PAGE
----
The Newfoundland Commemorative Dollar, 1949

The Newfoundland Commemorative Dollar, 1949

By: MICC Lifetime member #001

Newfoundland had some financial woes, times being hard enough back in the ’30s that she was forced to revert to colonial status under Britain. For a while, things brightened during the Second World War as the air, naval and army bases pumped money into her economy but afterward, the slump resumed. Most Newfoundlanders knew something had to be done and in the referendum of July, 1948, they narrowly voted for union with Canada over attempting to go it alone as had been the case before 1934. The pro-Confederation forces were spearheaded by Joseph (“Joey”) Smallwood who not only became the new province’s first premier but held the position until 1971.

Newfoundland would officially enter Confederation as of the last day of March, 1949 and to mark the event, the Canadian government decided to issue their third commemorative dollar. In every respect, the project went forward with unusual speed. A photograph of a model by Ernest Maunder of St. John’s (thought to be accurate) of John Cabot’s Matthew, in which he discovered Newfoundland and claimed it for England, was used twice: once for the reverse of the commemorative dollar and again for the 4-cent stamp that was issued for the same event.

The 1949 Commemorative Dollar – Obv

The 1949 Commemorative Dollar – Rev

1949 Commemorative 4-cent stamp

The obverse used on the commemorative dollar was the same as had appeared in 1948, the bare head of George VI left by T. Humphry Paget with the legend modified to delete reference in India – of which the British monarchs were no longer “emperors” as of 1947. As may be seen, the view of the model Matthew was the same as used on the stamp; in fact, both were engraved from the same photograph.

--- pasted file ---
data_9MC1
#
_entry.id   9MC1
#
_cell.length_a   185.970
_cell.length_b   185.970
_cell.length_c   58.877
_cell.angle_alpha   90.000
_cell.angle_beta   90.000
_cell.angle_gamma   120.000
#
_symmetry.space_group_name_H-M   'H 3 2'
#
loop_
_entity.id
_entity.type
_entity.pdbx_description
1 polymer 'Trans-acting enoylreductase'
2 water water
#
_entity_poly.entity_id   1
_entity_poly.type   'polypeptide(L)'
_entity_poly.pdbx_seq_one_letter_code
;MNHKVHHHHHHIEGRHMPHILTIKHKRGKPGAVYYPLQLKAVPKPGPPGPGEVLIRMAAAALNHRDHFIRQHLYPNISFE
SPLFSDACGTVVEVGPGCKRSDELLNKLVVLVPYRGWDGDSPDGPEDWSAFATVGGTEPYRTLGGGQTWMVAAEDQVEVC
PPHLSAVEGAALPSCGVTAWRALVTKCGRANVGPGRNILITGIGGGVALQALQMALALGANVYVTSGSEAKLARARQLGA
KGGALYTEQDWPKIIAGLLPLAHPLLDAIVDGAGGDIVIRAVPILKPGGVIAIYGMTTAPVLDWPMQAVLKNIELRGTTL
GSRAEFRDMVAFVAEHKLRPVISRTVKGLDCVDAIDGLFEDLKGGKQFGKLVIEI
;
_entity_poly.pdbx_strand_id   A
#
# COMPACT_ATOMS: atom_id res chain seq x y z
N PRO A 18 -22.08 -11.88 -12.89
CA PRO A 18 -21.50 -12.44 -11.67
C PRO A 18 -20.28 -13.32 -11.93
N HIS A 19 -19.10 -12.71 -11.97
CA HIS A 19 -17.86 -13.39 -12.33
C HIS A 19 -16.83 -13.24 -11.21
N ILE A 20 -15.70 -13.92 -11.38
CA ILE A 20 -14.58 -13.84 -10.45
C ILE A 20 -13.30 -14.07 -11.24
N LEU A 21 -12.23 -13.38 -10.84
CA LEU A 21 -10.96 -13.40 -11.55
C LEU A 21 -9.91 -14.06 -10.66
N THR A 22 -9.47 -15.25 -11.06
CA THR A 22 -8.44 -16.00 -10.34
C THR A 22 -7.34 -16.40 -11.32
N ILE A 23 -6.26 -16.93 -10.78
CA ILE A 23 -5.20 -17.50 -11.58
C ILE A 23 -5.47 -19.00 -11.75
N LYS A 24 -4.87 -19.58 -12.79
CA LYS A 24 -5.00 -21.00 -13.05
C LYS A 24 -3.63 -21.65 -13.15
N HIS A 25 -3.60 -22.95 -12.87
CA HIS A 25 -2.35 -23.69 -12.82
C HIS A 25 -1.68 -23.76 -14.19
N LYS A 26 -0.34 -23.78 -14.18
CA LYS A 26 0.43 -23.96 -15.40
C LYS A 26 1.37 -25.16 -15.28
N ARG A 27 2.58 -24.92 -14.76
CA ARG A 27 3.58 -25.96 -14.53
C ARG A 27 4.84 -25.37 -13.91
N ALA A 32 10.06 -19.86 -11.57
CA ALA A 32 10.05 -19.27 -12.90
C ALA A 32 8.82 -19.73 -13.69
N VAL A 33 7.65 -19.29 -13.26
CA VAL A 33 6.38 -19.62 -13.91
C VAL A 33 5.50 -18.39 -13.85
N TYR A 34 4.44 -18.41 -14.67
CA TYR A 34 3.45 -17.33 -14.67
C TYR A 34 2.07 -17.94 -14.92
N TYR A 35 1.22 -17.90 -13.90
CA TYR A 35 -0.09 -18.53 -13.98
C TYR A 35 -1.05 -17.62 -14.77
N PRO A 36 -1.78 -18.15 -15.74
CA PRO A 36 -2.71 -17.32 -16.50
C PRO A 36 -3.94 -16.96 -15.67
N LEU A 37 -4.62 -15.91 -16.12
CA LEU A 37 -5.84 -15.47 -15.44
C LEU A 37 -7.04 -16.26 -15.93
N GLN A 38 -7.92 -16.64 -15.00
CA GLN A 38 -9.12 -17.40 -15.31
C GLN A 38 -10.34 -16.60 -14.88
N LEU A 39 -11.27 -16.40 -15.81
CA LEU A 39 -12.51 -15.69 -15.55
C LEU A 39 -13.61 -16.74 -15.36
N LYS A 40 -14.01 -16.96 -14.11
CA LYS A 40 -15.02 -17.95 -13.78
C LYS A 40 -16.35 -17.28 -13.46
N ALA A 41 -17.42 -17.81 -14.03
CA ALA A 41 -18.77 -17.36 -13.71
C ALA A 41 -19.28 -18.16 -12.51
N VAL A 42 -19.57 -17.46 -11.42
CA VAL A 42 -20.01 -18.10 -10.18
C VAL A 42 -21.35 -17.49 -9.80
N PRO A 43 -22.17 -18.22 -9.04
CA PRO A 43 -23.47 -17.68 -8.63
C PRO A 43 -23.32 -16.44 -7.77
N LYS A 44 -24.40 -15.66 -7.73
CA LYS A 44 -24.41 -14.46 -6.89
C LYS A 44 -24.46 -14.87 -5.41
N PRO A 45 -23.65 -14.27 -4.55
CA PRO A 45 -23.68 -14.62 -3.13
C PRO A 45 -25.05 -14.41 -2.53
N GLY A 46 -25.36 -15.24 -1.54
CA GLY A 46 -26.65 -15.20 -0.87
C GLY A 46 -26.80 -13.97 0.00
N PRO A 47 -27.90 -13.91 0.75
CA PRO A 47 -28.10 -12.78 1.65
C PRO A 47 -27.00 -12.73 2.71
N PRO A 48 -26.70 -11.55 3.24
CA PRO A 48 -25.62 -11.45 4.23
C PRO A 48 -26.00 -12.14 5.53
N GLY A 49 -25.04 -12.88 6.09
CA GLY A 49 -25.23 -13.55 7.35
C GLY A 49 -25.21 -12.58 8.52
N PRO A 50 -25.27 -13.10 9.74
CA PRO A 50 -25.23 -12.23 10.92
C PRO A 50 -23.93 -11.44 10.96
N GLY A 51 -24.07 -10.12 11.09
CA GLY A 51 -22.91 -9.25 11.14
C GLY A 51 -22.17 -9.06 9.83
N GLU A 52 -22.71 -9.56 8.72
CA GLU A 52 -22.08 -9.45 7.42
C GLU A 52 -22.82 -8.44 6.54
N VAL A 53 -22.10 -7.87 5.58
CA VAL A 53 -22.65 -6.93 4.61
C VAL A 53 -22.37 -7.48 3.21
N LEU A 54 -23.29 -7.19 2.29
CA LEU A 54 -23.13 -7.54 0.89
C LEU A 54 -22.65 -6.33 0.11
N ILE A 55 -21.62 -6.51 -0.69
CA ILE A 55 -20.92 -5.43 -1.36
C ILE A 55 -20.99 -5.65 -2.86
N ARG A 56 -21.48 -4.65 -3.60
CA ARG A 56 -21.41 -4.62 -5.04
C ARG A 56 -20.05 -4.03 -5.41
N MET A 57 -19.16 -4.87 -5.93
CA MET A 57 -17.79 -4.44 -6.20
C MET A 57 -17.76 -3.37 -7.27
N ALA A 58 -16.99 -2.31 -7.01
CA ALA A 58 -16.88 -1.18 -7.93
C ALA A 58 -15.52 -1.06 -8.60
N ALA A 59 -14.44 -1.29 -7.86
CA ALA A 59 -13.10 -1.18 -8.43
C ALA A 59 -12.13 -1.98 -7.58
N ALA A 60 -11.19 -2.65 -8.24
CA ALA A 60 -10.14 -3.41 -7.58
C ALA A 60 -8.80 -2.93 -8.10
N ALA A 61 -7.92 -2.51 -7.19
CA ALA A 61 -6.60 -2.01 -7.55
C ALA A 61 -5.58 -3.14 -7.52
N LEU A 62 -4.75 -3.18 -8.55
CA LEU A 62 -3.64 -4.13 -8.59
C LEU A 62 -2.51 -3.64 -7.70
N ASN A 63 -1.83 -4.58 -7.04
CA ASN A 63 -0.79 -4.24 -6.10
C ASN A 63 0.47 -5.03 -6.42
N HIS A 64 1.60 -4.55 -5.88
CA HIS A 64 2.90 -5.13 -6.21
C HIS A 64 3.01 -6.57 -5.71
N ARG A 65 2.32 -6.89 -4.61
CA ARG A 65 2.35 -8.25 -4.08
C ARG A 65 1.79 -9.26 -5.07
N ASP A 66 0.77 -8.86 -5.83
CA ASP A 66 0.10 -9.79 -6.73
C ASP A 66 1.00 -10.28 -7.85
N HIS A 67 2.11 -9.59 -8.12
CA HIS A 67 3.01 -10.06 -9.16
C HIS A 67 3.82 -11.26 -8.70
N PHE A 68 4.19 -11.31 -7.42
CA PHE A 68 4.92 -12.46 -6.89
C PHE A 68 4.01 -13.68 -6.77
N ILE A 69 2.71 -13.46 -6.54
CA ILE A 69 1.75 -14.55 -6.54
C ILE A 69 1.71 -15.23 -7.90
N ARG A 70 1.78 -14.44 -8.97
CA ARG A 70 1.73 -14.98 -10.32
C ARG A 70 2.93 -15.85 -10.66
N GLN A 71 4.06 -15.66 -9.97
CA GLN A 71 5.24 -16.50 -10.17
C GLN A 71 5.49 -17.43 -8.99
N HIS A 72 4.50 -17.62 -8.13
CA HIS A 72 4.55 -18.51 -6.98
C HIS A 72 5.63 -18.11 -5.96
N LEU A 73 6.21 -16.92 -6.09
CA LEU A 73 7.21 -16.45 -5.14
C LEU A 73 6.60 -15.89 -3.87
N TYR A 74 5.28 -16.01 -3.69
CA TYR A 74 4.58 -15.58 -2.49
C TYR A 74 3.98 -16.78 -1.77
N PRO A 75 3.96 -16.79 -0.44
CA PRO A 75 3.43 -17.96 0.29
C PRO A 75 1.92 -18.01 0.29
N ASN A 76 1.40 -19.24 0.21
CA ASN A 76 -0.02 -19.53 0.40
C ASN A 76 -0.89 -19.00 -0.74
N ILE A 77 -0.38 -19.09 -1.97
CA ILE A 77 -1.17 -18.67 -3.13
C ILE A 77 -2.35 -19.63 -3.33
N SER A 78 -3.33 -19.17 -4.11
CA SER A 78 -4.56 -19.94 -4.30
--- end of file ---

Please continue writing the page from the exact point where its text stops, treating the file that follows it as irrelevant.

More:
The reverse of the dollar was engraved by the Chief Engraver of the R.C.M., Thomas Shingles, directly from the photograph. Notably, he engraved the master die used entirely by hand, a skill he had similarly used on the reverses of the “V-Nickels” during WWII. It was fortunate that Shingles was so talented since the piece of minting equipment that would have otherwise been required, the “reducing machine”, was only acquired by the Ottawa Mint during the year 1949, too late for use on this coin. So far as we know, it was first used on master punches of a circulating coin for the reverse of Trenka’s 1951 commemorative 5-cent piece, produced directly from his sculpted model.

Shingles was also fast. From start to finish, he hand-produced the master die for this coin in five weeks, considered to be breakneck speed within the industry. In addition to the legend under the Matthew, “FLOREAT TERRA NOVA” – “May the new Land Flourish” – we find Shingles’ initials T.S. at center right just behind the halyard rope.

The physical specifications of the commemorative were the same as for the regular dollar of the previous year: .800 fine silver, weighing 23.327 grams (with a silver content of an even .6 ounce Troy) and a diameter of 36 mm.

It was intended that the coin be released on Dominion Day, 1949, but a certain number became available to the public in St. John’s, Newfoundland, as early as June 24 through the Bank of Canada there. In all, some 14,000 of the dollars would be handled by that agency there.

Thomas Shingles at work engraving the reverse die for the Canadian Volunteer Service Medal, 1945.
Illus. from “Striking Impressions” by James Haxby, 1986.

   Not all the dollars were minted in 1949. A mintage of 631,500 were struck in that year but in following a new government policy of supplying such coins for as long as there was a demand, an additional 40,718 were struck in 1950 bearing the 1949 date (and another 756 in 1951; 506 in 1952; and 177 in 1953). Added together, the total mintage figure appears to be 673,657 instead of the usually accepted 672,218. For what it’s worth.

Collectors typically find these coins in better condition with even the “MS-what-evers” not too hard to find. This is due to the care with which they were originally issued, being shipped to the banks in plastic and cardboard “20-count” tubes after having been hand-picked, just like those of the 1935 Jubilee had been. This was in sharp contrast to the issues from the rest of the intermediate years where dollars were typically bagged using steel grain shovels!

Previously printed in the MICC Numismatic Journal Vol-01, Issue-05